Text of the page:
Perfect Strangers (2003)
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Review Date: September 04, 2003
Director: Gaylene Preston
Writer: Gaylene Preston
Producers: Gaylene Preston, Robin Laing
Rachael Blake as Melanie
Sam Neill as the Man
Joel Tobeck as Bill
A typical blue collar working lady with a drinking problem heads to a bar with her friends, notices a tall, dark and handsome gentleman with a twinkle in his eye and goes back to his place for a little session of one-on-one. When she wakes from her drunken stupor, she realizes that she may have bit off more than she could chew and that the man might actually have kidnapped her instead. Intriguing. "Now we are so happy, we do the Dance of Joy!"
Before you go thinking that Balki and his anal-retentive roommate from the 80s TV series of the same name finally decided to take their one-joke pony-act to the big screen, consider this film's actual plotline about a woman who picks up a stranger in a bar, goes back to his place and then slowly, but very surely, begins to realize that she may just have been kidnapped. Cool premise, right? That's nothing compared to what happens next, in a film that seems to transcend a number of genres, with twists and turns all over the place, as well as a deeper insight into various elements including human nature, loneliness, the psychology of man...and fear of commitment? An excellent film, acted superbly by its two leads, Sam Neill, actually playing something quite different and daring here, and Rachael Blake, an actress of whom I had never heard before this film, but who I am sure that we will hear from again. What I really liked most about this film was its full-out audacity to bring so many different variables together and make them all work somehow. Fifteen minutes into this film, I was thinking LOOKING FOR MR. GOODBAR and FATAL ATTRACTION, but it wasn't long before I looked at it from a dramatic point of view (sans the thrills), then romantic, then comedic, then psychological, till finally, it all seemed to come together as some sort of fable, a fantasy, but even then...with realism inserted throughout. Now before I make it sound like some complex algorithm or something, trust me, it's actually pretty straight-forward...it just doesn't follow the patented line that you might expect. I liked that a lot.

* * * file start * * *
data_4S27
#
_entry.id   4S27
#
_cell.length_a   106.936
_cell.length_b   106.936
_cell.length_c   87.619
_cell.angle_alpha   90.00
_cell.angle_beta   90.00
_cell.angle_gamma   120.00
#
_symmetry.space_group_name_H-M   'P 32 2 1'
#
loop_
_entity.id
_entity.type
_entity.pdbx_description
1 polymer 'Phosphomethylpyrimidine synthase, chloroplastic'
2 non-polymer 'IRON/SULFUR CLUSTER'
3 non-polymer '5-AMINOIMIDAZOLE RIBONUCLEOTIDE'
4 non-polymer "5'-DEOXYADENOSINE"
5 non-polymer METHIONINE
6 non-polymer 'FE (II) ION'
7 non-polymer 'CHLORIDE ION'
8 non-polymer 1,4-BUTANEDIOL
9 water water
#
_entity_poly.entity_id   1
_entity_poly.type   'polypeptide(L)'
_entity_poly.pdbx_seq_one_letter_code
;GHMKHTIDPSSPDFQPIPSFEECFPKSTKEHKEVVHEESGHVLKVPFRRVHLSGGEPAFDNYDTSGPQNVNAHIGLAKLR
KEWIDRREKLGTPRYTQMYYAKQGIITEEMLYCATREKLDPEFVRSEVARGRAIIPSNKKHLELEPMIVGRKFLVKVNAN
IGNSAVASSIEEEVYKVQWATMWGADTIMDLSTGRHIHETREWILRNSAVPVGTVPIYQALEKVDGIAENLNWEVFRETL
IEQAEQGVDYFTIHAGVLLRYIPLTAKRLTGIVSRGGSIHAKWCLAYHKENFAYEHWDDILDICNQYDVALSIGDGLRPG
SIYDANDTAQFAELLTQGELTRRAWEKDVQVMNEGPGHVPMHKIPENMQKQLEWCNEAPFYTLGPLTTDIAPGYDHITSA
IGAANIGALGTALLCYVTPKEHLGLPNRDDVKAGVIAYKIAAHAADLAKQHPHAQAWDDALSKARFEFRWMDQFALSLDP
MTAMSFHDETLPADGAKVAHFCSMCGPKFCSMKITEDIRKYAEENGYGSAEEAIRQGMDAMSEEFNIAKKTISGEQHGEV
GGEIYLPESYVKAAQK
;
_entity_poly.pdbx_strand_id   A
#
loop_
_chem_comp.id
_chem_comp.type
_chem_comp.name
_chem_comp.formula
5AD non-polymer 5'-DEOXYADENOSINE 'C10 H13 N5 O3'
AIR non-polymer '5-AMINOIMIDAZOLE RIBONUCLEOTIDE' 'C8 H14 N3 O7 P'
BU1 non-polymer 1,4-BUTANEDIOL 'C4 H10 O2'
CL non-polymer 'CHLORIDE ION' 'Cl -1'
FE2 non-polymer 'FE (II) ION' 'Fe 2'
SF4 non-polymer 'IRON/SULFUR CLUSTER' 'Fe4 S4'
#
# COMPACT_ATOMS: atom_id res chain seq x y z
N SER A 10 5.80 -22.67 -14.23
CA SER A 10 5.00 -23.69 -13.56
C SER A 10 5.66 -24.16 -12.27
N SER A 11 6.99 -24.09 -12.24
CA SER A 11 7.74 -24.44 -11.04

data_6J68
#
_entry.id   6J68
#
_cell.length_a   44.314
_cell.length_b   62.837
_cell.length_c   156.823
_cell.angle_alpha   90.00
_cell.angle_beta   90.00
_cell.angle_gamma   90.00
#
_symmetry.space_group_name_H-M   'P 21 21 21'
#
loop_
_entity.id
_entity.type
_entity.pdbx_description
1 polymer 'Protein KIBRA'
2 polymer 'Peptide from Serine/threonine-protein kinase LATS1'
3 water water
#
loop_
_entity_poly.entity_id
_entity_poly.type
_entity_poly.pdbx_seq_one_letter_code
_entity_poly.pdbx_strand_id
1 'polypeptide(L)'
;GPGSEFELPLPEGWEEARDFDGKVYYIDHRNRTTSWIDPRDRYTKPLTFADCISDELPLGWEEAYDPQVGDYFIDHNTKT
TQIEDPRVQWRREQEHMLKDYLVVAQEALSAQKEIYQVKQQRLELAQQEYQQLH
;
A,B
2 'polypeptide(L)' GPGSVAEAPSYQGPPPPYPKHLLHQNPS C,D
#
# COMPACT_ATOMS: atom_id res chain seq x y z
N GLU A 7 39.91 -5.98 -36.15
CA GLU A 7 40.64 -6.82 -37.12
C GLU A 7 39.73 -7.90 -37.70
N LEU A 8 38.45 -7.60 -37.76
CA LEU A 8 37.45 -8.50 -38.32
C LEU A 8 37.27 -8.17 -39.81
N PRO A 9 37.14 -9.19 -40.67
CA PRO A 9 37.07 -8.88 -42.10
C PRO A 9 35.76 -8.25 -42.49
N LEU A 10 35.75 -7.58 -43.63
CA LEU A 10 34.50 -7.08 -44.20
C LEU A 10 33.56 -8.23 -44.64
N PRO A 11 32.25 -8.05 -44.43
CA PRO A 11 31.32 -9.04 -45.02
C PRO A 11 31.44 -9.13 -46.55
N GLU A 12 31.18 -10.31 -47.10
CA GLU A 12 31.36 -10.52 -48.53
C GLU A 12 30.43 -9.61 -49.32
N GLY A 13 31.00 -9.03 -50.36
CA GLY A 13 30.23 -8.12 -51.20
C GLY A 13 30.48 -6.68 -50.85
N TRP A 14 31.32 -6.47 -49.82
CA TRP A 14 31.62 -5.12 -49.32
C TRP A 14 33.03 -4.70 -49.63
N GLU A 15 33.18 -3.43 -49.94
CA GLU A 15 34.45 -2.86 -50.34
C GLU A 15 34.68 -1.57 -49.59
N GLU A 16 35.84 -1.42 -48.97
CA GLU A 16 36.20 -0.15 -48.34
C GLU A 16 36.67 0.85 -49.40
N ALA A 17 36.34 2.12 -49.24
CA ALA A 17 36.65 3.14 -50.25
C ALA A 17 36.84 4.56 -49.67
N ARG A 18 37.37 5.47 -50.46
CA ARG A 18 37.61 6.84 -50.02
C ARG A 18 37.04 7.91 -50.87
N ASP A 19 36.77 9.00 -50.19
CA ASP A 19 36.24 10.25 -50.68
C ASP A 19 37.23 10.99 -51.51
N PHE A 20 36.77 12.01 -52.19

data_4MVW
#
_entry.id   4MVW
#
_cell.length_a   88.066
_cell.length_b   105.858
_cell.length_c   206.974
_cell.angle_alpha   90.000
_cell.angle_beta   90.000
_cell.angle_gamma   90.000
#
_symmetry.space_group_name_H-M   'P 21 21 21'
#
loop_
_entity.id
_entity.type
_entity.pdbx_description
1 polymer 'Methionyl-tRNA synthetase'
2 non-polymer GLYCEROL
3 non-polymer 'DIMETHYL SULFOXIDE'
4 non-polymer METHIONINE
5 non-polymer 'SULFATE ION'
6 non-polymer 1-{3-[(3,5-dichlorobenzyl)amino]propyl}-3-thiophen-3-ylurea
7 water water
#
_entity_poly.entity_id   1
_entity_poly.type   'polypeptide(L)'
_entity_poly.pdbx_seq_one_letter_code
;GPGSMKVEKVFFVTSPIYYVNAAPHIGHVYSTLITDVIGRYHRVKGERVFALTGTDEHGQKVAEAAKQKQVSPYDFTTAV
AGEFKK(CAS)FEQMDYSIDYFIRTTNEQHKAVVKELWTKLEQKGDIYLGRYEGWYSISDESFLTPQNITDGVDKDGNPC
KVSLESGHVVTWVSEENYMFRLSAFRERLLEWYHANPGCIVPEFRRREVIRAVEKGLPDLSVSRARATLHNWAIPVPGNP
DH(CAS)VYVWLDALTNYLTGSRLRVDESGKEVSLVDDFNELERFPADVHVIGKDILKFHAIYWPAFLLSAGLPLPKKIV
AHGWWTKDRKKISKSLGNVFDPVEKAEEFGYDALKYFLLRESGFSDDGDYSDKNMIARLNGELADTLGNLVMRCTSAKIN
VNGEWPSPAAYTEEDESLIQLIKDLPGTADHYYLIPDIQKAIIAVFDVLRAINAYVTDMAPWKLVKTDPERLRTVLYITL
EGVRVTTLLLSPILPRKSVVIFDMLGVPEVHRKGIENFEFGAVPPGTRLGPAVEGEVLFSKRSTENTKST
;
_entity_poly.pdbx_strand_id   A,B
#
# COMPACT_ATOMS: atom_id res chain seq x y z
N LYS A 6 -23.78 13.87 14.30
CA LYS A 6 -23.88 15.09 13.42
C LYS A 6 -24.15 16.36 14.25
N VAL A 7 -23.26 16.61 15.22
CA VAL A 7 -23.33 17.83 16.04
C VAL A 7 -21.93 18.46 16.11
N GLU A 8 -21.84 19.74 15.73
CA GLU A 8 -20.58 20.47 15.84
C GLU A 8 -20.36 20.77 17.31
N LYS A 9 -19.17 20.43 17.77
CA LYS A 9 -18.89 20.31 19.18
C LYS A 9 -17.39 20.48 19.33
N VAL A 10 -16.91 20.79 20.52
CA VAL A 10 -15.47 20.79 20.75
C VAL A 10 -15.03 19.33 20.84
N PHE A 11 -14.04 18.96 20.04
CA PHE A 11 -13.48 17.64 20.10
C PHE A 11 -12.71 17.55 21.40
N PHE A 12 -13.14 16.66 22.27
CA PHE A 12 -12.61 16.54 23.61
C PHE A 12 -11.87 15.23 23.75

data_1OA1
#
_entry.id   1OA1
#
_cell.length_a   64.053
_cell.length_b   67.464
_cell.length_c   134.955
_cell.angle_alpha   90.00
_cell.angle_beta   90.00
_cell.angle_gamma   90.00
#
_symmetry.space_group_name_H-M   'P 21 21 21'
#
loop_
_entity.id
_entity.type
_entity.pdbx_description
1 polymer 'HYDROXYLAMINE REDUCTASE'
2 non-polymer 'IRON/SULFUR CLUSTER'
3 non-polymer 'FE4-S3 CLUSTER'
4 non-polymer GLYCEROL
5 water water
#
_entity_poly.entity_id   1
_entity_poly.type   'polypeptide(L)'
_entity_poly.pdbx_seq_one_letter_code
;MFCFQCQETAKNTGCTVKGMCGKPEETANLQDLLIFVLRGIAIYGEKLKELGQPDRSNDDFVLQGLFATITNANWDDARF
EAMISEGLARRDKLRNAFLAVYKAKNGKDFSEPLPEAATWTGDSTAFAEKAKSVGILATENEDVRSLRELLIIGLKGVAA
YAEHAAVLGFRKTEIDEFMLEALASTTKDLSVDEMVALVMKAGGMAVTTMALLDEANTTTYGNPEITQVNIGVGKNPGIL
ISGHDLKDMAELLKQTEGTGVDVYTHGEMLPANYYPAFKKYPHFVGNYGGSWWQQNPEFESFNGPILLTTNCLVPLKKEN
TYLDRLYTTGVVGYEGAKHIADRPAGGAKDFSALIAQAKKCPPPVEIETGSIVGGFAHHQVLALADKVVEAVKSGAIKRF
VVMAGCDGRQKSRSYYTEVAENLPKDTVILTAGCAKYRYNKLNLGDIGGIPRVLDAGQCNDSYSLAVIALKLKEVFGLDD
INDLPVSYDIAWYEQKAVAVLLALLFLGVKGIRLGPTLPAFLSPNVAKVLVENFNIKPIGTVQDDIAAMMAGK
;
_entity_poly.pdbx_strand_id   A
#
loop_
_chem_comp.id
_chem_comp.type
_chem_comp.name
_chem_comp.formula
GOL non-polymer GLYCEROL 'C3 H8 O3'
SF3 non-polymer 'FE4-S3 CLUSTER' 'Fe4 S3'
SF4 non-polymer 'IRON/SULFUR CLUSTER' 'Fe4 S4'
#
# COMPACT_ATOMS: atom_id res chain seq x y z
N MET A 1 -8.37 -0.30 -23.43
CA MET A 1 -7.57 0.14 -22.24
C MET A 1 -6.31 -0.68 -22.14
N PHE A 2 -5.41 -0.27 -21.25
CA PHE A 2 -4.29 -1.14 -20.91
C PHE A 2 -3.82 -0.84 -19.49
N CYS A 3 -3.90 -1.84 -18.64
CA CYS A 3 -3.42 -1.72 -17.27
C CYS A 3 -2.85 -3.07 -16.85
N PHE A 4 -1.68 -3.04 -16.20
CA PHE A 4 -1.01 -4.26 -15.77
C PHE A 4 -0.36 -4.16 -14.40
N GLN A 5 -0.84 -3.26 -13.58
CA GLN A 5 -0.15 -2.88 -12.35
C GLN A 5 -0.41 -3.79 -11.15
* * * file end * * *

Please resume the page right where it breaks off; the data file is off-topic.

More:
I also liked how it kept taking chances, playing with the audience's expectations, going one way, then another way...very cool. Of course, none of that would be interesting in the least if you weren't engaged by the story at its base, but the two lead characters are very well played here, and ultimately provide their respective characters with depth and a greater understanding behind their motives/actions. Lots of surprises, let me tell you. That being said, I too couldn't fully understand each of the moves made by the characters at certain points in the film, but the more I thought about it, the more it came together. Some may not be as fulfilled. Ultimately, the picture also sends out a message (other than the one about how girls shouldn't get plastered and go home with dudes whose names they don't know), which, I believe, speaks about truth, commitment and love. It doesn't shove its meaning down your throat or plop it on your lap, but the many circumstances in the film draw up a pretty decent picture of what it's all about (or better yet, what it all might mean to you) I also loved how it was shot (gorgeous island), appreciated the tunes spread about and was particularly impressed by its use of sound (especially during the film's opening credits-you got me!) If you're looking for thrills, probing questions, great acting, a meandering, but always engaging, plotline, as well as a unique vision that does everything it can to stray from the predictable, PERFECT STRANGERS is likely to jog your mind and fill your palette. How well does anyone really know anyone else and how much of what we do know is perception and/or our own extrapolated fantasies running amuck within their reality? Yeah, all that and a ball of wax.
(c) 2018 Berge Garabedian

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